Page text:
There has been a lot of media coverage about American millennials and their behavior. For example, click here: 1, 2, 3. There has not been as much attention on other millennials. Hence, today’s post, “Understanding Chinese Millennial Workers,” explores that generation in the world’s biggest country.


Understanding Chinese Millennial Workers



“China has gone through huge economic and cultural change. Overall, one of the biggest value shifts is between older and younger generations. Chinese millennials, age 18 to 35, represent 385 million people — 28 percent of the population. By 2025, 75 percent of the workforce in China will be millennials.”

“For over 20 years, I have coached Chinese leaders and employees across generations. As a result, I have seen several trends that distinguish the younger Chinese population. Younger, urban Chinese tend to be more influenced by global trends than older, more rural Chinese. Also, they tend to be more individualistic, direct, and open. They are entrepreneurial, mobile-dependent, and tech savvy. And, they are most likely an only child.”

“Thus, if you’re a foreign manager with Chinese employees across generations, how do you earn respect? What do they expect from managers? The tips that follow can help foreign managers bridge the generational and international divide with Chinese millennials.”




Before looking at Hu-Chan’s tips, consider this: The number of Chinese millennials far exceeds the total U.S. population! Finally, here are her tips (explained in detail by clicking here) for foreign bosse:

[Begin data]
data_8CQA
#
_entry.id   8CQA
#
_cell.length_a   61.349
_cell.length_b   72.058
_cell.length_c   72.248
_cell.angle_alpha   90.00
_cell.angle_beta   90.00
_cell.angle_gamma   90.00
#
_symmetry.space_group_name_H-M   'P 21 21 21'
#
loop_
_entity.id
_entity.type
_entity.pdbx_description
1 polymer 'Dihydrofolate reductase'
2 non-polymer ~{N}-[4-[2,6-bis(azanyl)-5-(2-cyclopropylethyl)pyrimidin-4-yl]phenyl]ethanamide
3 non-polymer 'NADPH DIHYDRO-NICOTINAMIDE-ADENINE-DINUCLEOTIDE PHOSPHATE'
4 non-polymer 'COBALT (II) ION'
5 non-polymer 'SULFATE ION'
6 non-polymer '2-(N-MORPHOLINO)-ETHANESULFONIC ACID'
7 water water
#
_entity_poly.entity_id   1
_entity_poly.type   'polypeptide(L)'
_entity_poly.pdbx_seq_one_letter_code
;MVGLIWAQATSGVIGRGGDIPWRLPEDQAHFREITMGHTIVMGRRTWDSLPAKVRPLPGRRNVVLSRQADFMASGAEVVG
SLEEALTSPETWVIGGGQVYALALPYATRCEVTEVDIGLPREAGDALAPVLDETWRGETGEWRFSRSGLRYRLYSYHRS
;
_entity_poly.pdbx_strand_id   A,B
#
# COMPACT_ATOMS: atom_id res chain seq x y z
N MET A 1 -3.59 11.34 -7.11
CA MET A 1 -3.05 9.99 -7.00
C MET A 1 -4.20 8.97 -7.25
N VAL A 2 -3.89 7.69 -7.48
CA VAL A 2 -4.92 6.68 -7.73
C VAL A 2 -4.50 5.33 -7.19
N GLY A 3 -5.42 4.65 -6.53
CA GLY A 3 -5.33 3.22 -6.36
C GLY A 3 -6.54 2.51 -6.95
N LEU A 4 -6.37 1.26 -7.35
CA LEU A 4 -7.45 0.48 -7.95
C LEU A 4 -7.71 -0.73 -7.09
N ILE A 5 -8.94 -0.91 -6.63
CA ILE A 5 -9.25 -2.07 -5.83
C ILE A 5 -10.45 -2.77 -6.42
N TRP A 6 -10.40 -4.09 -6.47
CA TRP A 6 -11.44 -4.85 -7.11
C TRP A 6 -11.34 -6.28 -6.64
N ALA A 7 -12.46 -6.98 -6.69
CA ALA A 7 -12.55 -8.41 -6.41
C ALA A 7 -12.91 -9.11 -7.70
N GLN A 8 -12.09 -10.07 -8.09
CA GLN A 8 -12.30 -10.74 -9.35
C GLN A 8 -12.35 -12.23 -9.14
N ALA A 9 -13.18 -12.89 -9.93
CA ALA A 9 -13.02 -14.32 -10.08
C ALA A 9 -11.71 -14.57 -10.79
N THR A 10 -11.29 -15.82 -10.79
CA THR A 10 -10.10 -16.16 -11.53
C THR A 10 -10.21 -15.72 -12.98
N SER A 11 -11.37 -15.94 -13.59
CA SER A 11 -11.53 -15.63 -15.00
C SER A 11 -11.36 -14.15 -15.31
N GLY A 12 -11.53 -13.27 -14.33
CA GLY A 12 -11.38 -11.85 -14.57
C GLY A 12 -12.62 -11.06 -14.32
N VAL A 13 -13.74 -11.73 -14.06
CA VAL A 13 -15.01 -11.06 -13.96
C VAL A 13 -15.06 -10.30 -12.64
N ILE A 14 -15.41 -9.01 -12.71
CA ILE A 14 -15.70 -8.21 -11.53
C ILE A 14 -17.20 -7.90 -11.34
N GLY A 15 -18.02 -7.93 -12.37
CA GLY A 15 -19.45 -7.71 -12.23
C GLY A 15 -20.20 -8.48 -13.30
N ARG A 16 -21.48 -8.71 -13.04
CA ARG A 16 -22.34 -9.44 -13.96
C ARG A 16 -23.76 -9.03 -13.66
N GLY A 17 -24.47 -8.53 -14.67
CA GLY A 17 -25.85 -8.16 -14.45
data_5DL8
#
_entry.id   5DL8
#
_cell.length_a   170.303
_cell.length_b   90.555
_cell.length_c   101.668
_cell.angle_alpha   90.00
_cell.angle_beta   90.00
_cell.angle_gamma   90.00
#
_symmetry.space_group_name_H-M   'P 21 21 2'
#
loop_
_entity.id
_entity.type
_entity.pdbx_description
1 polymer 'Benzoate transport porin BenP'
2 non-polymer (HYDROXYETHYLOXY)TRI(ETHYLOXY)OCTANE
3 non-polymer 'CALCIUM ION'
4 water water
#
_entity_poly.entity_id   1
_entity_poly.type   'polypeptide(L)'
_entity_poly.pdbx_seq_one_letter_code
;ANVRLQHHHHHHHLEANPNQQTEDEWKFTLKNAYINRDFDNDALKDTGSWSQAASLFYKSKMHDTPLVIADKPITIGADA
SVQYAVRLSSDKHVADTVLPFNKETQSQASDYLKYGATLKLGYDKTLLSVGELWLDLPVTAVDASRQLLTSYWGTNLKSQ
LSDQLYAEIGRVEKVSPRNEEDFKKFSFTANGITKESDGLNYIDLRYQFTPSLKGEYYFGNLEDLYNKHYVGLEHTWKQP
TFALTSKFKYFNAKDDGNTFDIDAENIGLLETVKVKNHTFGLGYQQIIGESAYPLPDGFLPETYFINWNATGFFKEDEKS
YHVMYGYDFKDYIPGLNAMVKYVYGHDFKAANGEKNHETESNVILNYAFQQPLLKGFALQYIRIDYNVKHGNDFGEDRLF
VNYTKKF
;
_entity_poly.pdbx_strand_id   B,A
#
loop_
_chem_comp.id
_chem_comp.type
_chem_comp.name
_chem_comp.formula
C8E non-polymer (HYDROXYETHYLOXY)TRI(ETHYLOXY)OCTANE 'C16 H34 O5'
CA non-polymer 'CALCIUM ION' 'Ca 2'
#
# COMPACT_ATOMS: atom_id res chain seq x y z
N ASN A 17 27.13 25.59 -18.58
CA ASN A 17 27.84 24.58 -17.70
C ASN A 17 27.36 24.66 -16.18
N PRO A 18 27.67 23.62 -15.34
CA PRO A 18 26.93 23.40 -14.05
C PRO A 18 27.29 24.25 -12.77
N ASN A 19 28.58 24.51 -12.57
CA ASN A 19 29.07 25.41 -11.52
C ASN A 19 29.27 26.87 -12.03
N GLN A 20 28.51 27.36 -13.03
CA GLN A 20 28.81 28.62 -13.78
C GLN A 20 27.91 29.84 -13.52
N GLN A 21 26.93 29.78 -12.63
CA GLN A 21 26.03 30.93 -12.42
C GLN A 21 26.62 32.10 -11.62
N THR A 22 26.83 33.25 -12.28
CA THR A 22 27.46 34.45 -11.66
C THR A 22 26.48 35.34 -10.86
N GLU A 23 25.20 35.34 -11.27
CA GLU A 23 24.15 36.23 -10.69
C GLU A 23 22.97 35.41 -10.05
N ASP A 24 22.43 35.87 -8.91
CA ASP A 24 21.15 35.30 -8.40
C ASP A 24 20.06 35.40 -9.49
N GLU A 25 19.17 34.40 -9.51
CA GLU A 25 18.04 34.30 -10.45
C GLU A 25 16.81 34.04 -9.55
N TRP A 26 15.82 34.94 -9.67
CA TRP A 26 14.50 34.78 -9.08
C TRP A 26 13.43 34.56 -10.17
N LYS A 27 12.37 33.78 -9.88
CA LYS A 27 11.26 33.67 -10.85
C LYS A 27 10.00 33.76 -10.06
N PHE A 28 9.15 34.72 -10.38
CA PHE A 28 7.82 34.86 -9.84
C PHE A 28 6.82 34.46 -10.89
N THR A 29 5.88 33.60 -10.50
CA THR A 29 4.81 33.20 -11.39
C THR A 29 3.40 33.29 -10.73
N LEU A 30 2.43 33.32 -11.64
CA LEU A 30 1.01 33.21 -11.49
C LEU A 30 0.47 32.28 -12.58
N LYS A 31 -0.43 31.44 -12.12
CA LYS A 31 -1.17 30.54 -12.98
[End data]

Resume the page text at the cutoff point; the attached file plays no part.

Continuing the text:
• Be sure to show caring and warmth.
  • As a boss, know your business well.
  • Ask for input from employees.
  • Understand “face” — “‘Face’ (mianzi) plays an important role in business and society. And it is much more subtle than the American understanding of ‘face.’ It is about dignity, status, prestige, respect, and honor.
  • Lead by example through your behavior.
  • Demonstrate a strong interest in employee development.


Understanding Chinese Millennial workers is essential. If you're a foreign manager working with Chinese "knowledge workers" across generations, how do you earn their respect? What do they expect from their managers? The following tips can help foreign managers bridge the generational -- and international -- divide with millennial Chinese workers. Show caring and warmth. These observations are from executive coach Maya Hu-Chan.

                             Credit: Getty Images